North Korea flies 260 feces-filled balloons across border to the South

OV Digital Desk

Left: The two balloons discovered in South Chungcheong on Tuesday. Right: A package presumed to contain feces carried by a balloon was discovered in northern Gyeonggi on Wednesday. Inset: An emergency alert sent to South Koreans living in Gyeonggi and northern Seoul on Tuesday night. [JOINT CHIEFS OF STAFFS, YONHAP, SCREEN CAPTURE]

South Korea’s military confirmed on Wednesday that North Korea had sent over more than 260 balloons carrying feces and trash to the South on Tuesday night, marking the largest-ever daily balloon launch from the North.

Military and police personnel are currently collecting balloons that have landed in South Korean territory, with packages containing excrement and trash attached to them.

Authorities said timers and explosives were attached to a string connecting balloons and the trashed-filled packages in order to make the balloon burst after a certain amount of time passed. They are also checking whether propaganda leaflets are among the contents of the balloons.

Some balloons were still airborne on Wednesday morning.

Fallen balloons travelled far and were found in the South’s capital Seoul and the provinces of Gyeonggi, Chungcheong, Gyeongsang and Jeolla.

On Tuesday evening, South Korea’s Joint Chiefs of Staff (JCS) announced that the military was responding to unidentified objects appearing in border areas in Gangwon and Gyeonggi, which seemingly carried North Korean propaganda materials.

The JCS condemned the North’s balloon launch, saying it “violated the international law and seriously threatened the safety of the Korean people.” It also “sternly advised” North Korea to “immediately cease such inhumane and tacky actions.”

“Military personnel specializing in handling biological, chemical and radiological agents and explosives are collecting the balloons on the ground,” the JCS said.

The authorities advised people to steer clear of unknown objects and to report any sightings to nearby military bases or police.

The presidential office on the same day said the North “seems to be testing whether South Koreans are psychologically perturbed” by its actions and promised that the government will “respond calmly” to it.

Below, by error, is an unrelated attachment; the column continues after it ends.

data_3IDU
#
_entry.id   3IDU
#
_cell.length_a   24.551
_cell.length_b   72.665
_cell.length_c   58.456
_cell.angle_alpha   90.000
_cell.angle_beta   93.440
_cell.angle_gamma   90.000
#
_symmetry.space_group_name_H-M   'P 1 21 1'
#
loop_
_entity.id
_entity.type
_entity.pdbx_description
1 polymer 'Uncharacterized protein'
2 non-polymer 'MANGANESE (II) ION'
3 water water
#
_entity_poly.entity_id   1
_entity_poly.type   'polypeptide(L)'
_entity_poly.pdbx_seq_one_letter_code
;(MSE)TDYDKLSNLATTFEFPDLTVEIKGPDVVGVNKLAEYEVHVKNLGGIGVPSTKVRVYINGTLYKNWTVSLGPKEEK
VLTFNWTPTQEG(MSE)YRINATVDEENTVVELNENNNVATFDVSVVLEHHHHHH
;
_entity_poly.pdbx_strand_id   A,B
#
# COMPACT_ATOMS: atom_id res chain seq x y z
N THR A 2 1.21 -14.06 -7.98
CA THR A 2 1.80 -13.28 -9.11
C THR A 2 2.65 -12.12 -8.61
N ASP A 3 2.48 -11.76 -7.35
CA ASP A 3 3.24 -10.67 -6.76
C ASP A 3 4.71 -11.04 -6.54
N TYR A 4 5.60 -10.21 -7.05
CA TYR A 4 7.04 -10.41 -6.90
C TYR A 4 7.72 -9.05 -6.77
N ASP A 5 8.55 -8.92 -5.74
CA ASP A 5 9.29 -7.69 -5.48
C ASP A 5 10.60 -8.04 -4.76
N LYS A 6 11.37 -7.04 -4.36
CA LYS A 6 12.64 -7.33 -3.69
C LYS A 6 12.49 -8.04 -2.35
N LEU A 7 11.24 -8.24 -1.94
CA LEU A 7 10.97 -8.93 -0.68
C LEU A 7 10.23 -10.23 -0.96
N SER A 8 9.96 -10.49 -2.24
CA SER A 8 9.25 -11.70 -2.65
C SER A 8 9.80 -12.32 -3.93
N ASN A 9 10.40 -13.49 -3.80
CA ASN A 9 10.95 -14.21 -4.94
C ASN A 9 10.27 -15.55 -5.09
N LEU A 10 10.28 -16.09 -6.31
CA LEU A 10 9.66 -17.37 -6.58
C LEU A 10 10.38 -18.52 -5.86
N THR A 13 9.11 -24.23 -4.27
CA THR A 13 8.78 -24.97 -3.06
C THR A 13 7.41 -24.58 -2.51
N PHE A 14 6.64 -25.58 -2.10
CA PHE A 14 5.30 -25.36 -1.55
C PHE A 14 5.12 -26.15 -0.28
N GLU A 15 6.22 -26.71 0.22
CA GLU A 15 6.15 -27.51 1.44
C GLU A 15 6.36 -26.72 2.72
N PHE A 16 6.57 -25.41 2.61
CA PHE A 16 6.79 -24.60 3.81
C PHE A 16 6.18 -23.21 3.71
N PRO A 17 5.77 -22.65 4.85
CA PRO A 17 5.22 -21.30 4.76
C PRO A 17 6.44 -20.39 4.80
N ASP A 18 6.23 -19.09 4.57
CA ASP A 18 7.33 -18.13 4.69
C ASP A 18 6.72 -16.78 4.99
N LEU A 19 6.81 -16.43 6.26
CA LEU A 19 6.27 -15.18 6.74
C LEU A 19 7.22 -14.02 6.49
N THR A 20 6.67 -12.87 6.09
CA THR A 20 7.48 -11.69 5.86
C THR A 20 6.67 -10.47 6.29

On Sunday, Pyongyang warned Seoul that it would retaliate against anti-North Korean balloon launches by North Korean defector groups in South Korea, threatening to disperse “countless used toilet papers and filth” in South Korean regions near the inter-Korean border.

North Korean defector groups occasionally launch balloons containing materials denouncing the Kim Jong-un regime.

Tuesday’s incident of launching “dirty balloons” is not unprecedented. A similar event occurred in 2016 when North Korea sent balloons packed with cigarette butts and used toilet paper.

ith North Korean objects floating in the South’s airspace, South Korean authorities issued an emergency alert at 11:34 p.m. on Tuesday, notifying people about the balloons and the potential danger they posed.

The alert, written in both Korean and English, stated, “[The authorities] have identified objects that seem to carry North Korean propaganda leaflets” in Korean and “Air raid Preliminary warning” in English.

The use of the term “raid” caused confusion among residents in northern Seoul and Gyeonggi, sparking concerns about evacuation or the possibility of war. A police official said on Wednesday that “a number of inquiries about the alert message followed” after it was sent out.

Source: North Korea flies 260 feces-filled balloons across border to the South (

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